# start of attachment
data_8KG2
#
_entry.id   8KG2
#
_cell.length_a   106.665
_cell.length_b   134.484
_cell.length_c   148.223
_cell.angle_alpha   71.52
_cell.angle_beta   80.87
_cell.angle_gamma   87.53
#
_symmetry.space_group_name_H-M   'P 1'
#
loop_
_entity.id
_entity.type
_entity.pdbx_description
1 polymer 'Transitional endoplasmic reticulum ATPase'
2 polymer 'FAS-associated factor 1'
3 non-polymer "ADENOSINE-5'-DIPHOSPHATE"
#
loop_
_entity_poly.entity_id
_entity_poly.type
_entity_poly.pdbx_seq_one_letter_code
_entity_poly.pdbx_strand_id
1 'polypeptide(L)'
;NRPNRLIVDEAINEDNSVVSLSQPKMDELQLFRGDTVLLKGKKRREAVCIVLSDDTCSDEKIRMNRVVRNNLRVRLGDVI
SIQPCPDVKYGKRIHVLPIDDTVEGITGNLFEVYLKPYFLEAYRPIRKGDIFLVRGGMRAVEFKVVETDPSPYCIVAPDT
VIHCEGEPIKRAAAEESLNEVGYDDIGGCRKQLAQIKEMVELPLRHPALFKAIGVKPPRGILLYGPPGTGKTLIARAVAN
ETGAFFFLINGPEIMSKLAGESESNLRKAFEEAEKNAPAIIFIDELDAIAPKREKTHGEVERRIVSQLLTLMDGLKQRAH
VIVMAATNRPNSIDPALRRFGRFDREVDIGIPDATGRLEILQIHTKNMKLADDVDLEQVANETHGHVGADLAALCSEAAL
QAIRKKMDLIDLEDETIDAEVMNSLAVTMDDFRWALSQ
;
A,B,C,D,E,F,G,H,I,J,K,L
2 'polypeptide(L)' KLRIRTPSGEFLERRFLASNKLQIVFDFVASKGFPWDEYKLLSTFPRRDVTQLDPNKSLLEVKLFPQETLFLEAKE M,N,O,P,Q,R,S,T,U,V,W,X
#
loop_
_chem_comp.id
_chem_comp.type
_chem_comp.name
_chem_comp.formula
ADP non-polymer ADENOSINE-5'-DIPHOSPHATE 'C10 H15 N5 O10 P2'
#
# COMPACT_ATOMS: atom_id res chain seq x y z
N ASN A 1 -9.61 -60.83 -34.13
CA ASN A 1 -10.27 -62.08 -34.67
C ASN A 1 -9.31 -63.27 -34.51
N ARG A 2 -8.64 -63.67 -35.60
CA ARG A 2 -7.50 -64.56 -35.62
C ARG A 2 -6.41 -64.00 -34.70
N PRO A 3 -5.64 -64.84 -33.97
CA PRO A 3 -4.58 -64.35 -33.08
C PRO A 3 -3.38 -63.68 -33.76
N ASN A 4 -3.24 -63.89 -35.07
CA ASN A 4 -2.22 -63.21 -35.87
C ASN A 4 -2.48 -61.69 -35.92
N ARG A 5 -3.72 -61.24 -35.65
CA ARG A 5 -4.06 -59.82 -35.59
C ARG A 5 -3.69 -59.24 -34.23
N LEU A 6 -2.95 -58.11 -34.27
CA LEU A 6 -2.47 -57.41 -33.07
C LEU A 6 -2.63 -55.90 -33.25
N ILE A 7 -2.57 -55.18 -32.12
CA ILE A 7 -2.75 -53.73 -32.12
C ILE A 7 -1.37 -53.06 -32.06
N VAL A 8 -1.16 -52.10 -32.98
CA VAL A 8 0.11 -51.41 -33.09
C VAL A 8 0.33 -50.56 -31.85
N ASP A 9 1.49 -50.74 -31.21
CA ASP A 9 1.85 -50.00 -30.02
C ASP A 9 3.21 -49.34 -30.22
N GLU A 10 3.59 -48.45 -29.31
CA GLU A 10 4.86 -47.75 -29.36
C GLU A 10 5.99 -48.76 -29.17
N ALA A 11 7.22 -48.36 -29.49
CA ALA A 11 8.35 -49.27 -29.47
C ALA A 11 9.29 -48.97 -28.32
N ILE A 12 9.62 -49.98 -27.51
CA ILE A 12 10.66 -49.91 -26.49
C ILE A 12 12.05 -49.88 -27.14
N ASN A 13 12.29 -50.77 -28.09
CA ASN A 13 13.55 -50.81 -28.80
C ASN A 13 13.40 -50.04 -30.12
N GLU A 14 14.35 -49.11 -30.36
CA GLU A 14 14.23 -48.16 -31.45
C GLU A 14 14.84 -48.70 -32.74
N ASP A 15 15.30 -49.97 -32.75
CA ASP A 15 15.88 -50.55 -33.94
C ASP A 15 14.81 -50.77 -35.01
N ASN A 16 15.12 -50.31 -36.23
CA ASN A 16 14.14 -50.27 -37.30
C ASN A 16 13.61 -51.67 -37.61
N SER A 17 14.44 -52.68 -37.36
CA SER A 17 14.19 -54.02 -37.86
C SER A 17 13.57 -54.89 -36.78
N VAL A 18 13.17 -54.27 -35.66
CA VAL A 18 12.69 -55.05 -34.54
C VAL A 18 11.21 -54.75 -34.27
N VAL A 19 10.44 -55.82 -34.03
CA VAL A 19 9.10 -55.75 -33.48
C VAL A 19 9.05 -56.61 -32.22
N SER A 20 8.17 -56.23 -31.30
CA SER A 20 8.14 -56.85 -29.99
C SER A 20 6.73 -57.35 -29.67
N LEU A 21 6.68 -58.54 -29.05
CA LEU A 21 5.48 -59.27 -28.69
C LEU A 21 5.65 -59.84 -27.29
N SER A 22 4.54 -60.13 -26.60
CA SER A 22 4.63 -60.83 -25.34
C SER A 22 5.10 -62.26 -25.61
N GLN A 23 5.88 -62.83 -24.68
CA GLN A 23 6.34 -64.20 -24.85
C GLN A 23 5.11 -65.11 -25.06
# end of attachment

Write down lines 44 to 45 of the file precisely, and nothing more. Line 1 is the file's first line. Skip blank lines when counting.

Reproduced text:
#
# COMPACT_ATOMS: atom_id res chain seq x y z